By Falon Veccia '18
The Art Room on 3rd Avenue, Brooklyn has been a fontbonne community service site for the past few years. It serves as one of the most accessible sites to volunteer for and takes kids at time convenient for them.
The Art Room is set in a classroom environment where kids anywhere between the preschooler age and the middle schooler age can participate. The young children learn how to use a more creative side to themselves. They often copy the drawings on a screen onto paper.
The two teachers who work at the Art Room make sure the kids know exactly what they are doing and have all the material they need. That’s when the fontbonne students come in.
The Art Room only accepts fontbonne students to work there. What the students do varies. Freshman, Claudia Cain currently works at the site with a group of five year olds on Wednesdays after school. She says, “The kids are great to work with and the teachers truly know what they are doing. It is a great opportunity for fontbonne students to work productively during the school year”
The service lasts an hour for some starting at 3:30 which is conveniently for students getting out at 2:45 p.m. The last class starts at 4:30 ending at 5:30 p.m.
FHA students aid the teachers with the children. They will make sure the kids know exactly what they are drawing, provide them with the supplies they need, and connect with the kids. The class is small taking up two square tables. This allows for the fontbonne girls and children to bond.
The teachers give FHA kids the ability work more independently at their own table of children. It is also a great opportunity for the girls to use skills they learned in Child Development classes. Development students are able to put theory to reality.
The Art Room is a way for FHA students to apply their skills they learn everyday, such as independence and school-taught lessons on children, and bond with young children. It is an opportunity to do their community service productively.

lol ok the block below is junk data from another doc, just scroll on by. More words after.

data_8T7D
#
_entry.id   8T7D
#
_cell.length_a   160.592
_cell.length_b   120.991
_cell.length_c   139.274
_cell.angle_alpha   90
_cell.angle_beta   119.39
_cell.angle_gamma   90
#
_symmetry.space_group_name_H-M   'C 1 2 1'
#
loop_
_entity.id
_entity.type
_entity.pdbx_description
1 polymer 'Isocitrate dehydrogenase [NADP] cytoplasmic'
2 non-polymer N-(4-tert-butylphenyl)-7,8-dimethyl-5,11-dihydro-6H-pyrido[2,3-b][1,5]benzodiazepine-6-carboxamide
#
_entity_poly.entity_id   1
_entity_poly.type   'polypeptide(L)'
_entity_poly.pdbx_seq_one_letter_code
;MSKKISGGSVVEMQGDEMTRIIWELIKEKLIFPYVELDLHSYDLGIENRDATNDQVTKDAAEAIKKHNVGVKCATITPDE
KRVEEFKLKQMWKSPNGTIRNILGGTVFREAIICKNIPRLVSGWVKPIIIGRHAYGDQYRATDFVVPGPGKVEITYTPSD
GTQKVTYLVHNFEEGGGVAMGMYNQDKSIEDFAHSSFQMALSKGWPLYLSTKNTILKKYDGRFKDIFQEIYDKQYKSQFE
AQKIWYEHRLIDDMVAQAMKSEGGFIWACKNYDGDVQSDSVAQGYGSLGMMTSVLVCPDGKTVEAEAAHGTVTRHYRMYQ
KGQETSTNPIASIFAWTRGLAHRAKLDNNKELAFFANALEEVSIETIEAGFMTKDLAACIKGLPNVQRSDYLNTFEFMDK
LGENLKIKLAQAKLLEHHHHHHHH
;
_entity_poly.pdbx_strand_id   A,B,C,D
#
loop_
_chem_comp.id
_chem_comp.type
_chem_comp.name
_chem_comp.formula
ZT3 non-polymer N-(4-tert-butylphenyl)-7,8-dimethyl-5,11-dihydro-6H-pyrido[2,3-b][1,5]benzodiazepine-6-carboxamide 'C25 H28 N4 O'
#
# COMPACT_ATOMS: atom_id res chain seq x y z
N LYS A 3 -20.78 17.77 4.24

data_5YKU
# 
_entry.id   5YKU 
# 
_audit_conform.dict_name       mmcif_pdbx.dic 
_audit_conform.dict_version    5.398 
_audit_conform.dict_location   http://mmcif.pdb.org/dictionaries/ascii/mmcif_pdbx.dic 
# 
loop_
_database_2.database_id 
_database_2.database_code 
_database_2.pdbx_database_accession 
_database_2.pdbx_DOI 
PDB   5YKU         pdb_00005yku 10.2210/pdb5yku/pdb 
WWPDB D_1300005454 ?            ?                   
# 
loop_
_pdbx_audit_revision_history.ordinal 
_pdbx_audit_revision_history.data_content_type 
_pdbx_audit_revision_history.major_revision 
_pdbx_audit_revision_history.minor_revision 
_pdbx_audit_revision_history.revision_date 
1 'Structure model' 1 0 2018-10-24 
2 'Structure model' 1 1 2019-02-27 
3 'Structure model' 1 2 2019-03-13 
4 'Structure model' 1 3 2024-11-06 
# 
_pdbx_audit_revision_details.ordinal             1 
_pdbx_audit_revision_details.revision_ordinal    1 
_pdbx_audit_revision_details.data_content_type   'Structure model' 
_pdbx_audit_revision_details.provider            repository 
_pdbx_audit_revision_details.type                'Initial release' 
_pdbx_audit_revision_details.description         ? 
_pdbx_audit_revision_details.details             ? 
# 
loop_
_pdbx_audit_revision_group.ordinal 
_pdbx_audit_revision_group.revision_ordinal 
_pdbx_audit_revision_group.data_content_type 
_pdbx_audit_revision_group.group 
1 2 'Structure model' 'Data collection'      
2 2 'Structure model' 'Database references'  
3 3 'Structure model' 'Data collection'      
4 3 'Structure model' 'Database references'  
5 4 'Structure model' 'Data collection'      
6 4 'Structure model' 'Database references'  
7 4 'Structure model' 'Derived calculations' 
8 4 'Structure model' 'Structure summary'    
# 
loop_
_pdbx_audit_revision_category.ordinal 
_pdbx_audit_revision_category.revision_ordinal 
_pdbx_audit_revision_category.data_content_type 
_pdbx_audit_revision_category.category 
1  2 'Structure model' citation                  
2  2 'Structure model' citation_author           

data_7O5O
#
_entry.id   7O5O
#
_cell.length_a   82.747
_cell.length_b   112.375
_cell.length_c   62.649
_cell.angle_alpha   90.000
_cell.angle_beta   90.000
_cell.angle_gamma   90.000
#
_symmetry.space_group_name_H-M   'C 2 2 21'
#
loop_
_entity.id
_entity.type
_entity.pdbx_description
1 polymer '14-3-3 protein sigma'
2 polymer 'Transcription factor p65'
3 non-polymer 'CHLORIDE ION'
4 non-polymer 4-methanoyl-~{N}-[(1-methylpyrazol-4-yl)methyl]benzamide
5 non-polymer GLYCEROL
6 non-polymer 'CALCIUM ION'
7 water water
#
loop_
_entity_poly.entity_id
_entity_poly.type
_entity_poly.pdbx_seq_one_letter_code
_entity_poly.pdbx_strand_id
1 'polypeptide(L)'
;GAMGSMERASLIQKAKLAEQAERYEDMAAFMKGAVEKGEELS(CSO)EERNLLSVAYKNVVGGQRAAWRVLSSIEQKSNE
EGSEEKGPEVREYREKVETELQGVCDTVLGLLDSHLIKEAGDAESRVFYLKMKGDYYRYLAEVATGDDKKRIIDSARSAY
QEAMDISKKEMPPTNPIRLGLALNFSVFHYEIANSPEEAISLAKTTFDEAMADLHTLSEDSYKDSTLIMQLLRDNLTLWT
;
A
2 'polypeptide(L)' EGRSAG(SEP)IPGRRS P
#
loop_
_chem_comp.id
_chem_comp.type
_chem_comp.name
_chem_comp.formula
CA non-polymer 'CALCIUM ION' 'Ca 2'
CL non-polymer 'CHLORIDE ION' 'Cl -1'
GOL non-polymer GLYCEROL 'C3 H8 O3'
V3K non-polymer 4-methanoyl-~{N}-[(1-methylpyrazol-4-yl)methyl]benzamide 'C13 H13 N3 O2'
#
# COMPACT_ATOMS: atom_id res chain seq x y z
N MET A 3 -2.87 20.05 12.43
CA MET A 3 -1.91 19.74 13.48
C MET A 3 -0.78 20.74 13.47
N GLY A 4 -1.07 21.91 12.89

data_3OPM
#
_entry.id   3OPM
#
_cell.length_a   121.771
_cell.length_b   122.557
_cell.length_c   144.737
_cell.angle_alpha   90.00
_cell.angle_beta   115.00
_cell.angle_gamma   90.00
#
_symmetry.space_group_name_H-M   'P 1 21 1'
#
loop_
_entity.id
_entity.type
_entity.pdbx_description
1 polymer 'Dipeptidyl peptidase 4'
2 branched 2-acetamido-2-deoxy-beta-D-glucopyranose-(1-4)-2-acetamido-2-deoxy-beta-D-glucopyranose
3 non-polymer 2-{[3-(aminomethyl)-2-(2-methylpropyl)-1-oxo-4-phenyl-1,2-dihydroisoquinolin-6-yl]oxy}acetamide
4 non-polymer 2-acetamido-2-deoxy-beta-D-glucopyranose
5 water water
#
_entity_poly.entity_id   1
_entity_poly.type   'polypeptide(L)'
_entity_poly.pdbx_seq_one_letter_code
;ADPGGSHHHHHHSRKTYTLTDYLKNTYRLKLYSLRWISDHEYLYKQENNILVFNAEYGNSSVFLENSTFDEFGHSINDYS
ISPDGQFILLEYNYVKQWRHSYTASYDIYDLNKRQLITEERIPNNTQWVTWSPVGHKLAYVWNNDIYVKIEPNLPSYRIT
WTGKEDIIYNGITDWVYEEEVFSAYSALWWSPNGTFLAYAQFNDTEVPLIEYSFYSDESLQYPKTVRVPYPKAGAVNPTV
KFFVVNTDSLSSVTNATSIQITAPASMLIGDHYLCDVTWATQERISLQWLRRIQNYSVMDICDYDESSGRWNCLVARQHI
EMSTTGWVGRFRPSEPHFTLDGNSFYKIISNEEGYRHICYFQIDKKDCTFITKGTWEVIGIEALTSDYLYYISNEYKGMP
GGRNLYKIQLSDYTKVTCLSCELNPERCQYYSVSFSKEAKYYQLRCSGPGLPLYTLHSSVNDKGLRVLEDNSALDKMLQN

By Joanne Centeno '21
One day at a time. One year at a time. It seems as if students are being told the four years of high school will fly by so quickly. In some ways, I understand what they mean. However as a brand new 9th grader, I’m taking it slow.
Looking back my first month at Fontbonne seems like ancient history. It’s as though I’ve been here for such along time. I am comfortable as if I have been here for forever.
The first thing i did was sign up for after school clubs. I am a singer and an actress, so naturally drama was my first stop. With so many other clubs to choose from, choices don't come easily. I want to do everything and yet there is so little time. Time seems to be my best friend yet my worst enemy.
The teachers, administration, and the students are amazing.The food here is pretty good too. I just wish lunch could last longer then 40 minutes sometimes.
I would recommend trying to find out as much information about clubs, resources, sports, and academics to as many freshmen as possible. The more you know, the better off you are. The more time you put into fontbonne, the greater the time is spent. I can’t wait to find out what else awaits for me.
By Stefanie Scotto '18
On Tuesday April 25 2017, Fontbonne Hall Academy’s Culture Club held their second annual Lip Sync Battle in the gym. The battle was set up where two contestants or groups were pitted against each other and fought for the victory. There was a panel of judges who kept score and decided who were the overall winners of the battle.